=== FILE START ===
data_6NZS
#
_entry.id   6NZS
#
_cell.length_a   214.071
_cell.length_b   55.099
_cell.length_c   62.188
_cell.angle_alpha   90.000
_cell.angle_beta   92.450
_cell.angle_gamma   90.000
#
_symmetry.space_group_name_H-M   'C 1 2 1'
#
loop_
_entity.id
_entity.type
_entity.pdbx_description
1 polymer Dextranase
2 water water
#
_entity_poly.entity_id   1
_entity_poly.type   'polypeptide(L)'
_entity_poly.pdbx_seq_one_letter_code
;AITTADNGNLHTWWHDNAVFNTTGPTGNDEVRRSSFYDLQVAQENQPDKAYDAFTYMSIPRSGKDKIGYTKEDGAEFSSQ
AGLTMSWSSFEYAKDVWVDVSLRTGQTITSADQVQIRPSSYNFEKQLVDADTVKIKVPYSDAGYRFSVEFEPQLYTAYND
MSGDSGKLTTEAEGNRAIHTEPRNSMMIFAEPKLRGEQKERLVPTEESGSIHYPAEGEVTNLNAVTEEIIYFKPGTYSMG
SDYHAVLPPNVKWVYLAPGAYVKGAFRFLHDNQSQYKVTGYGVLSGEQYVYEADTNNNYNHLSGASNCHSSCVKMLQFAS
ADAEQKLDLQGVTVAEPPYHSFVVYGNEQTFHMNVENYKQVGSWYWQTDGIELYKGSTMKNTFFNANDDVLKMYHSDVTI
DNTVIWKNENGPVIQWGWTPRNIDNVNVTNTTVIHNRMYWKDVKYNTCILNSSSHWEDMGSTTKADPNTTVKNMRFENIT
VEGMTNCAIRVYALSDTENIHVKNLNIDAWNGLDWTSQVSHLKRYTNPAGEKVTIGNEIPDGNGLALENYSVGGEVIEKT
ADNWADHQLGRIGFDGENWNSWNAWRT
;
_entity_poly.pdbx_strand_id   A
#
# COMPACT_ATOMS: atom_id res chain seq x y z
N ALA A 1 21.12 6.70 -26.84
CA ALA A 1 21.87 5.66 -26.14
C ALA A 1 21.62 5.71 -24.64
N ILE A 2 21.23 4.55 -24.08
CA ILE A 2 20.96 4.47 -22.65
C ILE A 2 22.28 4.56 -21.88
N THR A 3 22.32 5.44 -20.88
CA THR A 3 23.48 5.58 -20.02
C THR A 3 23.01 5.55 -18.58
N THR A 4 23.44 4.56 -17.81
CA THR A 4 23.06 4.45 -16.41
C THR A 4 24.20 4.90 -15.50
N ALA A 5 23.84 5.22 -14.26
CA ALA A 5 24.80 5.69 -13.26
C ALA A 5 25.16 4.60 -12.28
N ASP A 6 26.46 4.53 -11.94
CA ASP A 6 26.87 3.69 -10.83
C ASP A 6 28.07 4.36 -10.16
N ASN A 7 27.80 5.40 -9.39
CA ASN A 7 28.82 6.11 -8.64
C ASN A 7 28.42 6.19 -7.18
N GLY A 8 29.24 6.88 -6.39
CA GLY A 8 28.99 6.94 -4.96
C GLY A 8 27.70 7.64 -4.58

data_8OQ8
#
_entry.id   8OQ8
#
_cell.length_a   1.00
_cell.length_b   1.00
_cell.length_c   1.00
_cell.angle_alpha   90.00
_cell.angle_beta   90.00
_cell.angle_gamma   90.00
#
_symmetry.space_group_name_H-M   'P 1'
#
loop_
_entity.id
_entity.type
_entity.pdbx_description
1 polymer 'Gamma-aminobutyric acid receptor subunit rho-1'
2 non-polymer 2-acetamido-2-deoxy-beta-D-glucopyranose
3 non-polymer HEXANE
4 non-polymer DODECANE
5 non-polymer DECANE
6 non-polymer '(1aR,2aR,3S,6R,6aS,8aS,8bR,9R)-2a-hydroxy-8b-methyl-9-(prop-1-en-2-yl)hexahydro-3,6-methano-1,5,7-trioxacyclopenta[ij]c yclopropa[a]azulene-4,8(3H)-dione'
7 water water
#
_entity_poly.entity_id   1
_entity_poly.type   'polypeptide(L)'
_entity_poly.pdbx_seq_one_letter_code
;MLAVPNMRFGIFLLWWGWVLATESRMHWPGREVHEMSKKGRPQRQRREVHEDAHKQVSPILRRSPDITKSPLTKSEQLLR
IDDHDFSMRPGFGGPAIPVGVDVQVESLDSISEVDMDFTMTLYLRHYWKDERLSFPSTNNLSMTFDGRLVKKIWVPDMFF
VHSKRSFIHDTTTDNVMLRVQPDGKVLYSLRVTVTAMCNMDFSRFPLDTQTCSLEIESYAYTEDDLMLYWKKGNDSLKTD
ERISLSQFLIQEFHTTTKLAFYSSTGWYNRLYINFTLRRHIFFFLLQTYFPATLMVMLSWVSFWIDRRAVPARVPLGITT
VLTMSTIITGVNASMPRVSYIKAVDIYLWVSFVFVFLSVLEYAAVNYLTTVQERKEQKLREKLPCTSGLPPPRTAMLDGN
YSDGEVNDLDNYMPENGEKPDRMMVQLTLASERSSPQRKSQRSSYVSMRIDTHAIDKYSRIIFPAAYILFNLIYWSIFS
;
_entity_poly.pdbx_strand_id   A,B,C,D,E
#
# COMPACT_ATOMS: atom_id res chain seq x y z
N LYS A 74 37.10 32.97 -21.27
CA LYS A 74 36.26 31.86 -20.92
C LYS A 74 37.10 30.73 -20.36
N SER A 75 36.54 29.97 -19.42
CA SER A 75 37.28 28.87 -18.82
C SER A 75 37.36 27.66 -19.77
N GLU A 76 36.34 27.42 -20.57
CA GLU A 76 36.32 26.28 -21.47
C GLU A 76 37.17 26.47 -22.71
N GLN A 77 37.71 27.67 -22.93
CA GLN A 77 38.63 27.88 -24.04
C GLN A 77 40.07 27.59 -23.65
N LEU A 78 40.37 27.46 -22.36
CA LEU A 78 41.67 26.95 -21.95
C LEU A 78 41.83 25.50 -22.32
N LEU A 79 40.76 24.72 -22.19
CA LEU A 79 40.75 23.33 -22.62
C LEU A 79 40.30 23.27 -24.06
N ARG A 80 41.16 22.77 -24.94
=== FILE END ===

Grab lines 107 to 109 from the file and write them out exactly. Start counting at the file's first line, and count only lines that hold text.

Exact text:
N GLN A 77 37.71 27.67 -22.93
CA GLN A 77 38.63 27.88 -24.04
C GLN A 77 40.07 27.59 -23.65